Jobs going to India? Taiwan? Ireland? If it’s the last one there that’s grand, but the rest of them …!? Our world is unequal, it might be cheaper for a company to produce its product in a particular country. Or that country could offer some benefit by way of access to certain markets, or an easier system of business regulations or increased productivity. Tying a company to a particular country and forcing them to produce there can result in more expensive products which could offset the benefits of the extra jobs in the economy. Beyond that workers need to look at the bigger issue – with the advances being made in robotic and AI technologies potentially many jobs done by humans today could be performed by machines and programs tomorrow – we need to ask ourselves what are we working for? what are we doing?
Am I worried about a robot apocalypse, an AI takeover? Not even remotely. To me it seems like all of the big problems we are facing in the world today are symptoms of the one underlying problem – inequality. Even climate change? Yes, even climate change. We live in a world where it is so important to protect your interests that we cannot slow down and ask ourselves what are we doing exactly? We can’t take a break. We don’t seem able to stop non-essential flights for a few days each year. If we can we certainly aren’t doing it… I’m just using that as an example of how carbon emissions could be easily and dramatically reduced. Possibly. Anyway it seems like protectionism, the fear of losing one’s advantage is so strong that no one is really in control of this world, and the fear is so strong because our world is still so unequal.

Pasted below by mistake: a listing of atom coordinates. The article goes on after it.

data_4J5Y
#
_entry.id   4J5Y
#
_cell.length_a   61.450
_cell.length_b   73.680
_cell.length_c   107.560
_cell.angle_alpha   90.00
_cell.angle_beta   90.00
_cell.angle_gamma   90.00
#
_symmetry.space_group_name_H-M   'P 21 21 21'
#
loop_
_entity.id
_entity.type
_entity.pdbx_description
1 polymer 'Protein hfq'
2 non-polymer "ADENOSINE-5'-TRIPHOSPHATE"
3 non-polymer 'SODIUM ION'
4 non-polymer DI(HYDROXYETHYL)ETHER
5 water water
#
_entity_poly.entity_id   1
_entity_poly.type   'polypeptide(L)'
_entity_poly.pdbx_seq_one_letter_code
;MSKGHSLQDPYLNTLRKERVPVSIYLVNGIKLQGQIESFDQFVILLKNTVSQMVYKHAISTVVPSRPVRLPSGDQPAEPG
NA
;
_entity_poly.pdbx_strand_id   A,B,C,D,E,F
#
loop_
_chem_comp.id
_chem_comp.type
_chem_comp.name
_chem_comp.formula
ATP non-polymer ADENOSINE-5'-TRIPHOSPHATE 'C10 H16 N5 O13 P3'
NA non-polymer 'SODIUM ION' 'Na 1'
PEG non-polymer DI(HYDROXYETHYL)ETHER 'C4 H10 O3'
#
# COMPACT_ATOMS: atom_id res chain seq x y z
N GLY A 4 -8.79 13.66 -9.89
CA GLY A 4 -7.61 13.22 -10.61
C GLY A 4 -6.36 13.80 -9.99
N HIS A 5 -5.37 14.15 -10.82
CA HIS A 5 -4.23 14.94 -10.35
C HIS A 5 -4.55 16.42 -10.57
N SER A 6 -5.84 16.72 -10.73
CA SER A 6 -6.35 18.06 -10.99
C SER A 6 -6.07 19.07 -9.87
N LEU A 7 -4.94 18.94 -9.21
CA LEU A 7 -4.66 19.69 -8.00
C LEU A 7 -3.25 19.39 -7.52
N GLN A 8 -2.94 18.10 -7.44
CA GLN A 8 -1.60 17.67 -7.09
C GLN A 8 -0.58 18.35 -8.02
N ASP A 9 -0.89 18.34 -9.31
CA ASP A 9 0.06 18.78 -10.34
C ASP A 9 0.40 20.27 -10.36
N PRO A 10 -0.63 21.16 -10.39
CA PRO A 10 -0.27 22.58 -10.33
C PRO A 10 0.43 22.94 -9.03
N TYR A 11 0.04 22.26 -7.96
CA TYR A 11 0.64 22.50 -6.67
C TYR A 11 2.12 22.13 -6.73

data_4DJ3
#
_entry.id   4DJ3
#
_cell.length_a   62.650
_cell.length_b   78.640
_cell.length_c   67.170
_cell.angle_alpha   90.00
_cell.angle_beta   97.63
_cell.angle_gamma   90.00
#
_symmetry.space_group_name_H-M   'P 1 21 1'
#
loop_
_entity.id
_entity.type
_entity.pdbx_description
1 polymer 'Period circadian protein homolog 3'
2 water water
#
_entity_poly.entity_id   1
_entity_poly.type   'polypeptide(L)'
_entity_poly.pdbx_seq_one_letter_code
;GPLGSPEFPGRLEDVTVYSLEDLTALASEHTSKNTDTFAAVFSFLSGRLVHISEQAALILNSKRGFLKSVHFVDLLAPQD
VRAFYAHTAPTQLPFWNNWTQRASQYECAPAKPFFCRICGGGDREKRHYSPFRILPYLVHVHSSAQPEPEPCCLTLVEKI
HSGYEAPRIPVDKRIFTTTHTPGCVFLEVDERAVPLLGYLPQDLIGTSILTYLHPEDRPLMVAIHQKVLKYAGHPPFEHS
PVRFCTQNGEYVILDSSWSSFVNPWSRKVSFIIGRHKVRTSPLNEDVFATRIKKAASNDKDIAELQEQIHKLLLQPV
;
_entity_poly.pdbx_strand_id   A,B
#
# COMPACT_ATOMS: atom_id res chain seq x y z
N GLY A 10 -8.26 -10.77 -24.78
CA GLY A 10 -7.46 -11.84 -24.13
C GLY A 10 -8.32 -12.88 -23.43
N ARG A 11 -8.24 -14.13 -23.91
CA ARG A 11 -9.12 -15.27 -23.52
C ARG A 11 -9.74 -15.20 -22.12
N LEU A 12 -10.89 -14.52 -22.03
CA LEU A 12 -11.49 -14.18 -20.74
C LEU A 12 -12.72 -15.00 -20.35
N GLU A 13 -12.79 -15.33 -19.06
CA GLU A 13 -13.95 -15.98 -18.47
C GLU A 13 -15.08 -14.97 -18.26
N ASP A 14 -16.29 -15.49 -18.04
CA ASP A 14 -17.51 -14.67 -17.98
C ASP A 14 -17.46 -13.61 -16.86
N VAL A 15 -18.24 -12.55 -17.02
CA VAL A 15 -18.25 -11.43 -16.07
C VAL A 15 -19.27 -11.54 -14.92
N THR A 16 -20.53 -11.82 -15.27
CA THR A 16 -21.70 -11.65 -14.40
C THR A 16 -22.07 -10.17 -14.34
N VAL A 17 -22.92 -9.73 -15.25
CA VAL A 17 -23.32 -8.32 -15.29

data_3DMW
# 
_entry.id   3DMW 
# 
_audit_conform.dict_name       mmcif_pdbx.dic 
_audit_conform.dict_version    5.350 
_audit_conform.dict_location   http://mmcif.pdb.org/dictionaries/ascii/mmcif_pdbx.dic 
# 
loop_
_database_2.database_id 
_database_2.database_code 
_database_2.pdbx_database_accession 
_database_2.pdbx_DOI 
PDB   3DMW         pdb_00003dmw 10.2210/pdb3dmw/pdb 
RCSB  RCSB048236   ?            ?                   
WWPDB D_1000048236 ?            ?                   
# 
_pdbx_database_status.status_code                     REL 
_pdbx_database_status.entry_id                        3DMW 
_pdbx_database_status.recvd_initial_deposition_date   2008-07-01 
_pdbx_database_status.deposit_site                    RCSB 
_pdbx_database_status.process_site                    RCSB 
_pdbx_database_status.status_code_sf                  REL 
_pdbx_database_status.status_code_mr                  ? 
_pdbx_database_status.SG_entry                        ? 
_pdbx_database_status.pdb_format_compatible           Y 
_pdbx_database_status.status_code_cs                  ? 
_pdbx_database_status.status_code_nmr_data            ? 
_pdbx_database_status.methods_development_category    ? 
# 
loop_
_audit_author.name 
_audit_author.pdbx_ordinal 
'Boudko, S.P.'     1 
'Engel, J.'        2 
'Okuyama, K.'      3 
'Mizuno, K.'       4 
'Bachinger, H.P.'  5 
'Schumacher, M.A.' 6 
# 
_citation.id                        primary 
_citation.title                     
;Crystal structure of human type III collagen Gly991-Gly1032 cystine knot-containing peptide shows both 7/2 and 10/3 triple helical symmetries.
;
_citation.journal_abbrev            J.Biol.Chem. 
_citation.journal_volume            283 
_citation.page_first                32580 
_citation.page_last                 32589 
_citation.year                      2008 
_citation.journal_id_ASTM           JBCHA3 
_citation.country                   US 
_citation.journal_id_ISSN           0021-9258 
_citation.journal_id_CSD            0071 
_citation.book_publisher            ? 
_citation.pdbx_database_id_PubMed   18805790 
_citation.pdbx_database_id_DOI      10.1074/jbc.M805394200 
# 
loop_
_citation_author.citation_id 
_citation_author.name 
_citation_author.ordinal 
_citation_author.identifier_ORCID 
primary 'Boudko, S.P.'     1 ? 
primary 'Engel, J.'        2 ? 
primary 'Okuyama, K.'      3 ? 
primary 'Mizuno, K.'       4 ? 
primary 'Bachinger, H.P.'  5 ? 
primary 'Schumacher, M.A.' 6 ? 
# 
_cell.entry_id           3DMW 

O.K. I’ve gone off on one…
Anyway protectionism often seems to end up actually destroying what you’re trying to hold on to, so that you’re forced, from a weakened position, to accept the new ways of the world and navigate your way accordingly. Do we really need another lesson on this?
So back to my favourite bit of nonsense this year, this neverwas classic. What have I changed in this part? Mrs. Dubray tells the court how the bombing of Cortlandt Homes has affected her.
Howard give his defence. It’s quite long. I didn’t actually read it until I was proof-reading this part. It’s not a bad defence – if it was for a different crime. I still can’t believe that anyone could accept a jury letting off an arsonist because, you know, he’s an architect and they changed his design – a little. And everytime I put up one of these I see some clip on youtube where people are going on about how great Ayn Rand is. I just… I don’t get it. Wanton destruction of property. Wanton.
But he is a good looking fella still. – I think I’ve made him uncomfortable…
So Bill finally acts like a true Jimmy Stewart character – when Howard’s finished his defence he stands up and challenges him from the gallery. Gets found in contempt of court. Rosie’s delighted.
Gail comes to the rescue – he buys the ruins of Cortlandt Homes and hires Ann and Peter to finish the job.
What happens to Gail in the original is awful. He has Howard sign some agreement to build the Wynand Building and then he kills himself, shoots himself – dead – in his office – at his desk. The next scene, the very next scene (unless the online version is cut which is possible) – the very next scene that I saw was Dominique beaming as she uses the workman’s lift at the building site to see her new husband Howard. The coldest thing I’ve ever seen… O.K. it’s not even in the top 50 coldest things I’ve seen – I’ve watched a lot of stuff – but it’s cold.
I wasn’t having any of it. Gail and Dominique are made for each other. He’s in love with her because she is unattainable and will remain so. She’s comfortable with him because he’ll take all her nonsense. And when he dies – long long after the film ends – she’ll realise that he’s irreplaceable and she’s lost without him. – Well, I think it works.
So Howard is sent to jail…
Does he stay there? Could you leave this guy in jail? Really?
So at the end there is a big party to celebrate the opening of Cortlandt Homes and Edee sings “You’d better go now”
So here it is Part 12.
And you can find all the other parts of You Can Take Your Fountainhead With You & Swing It! here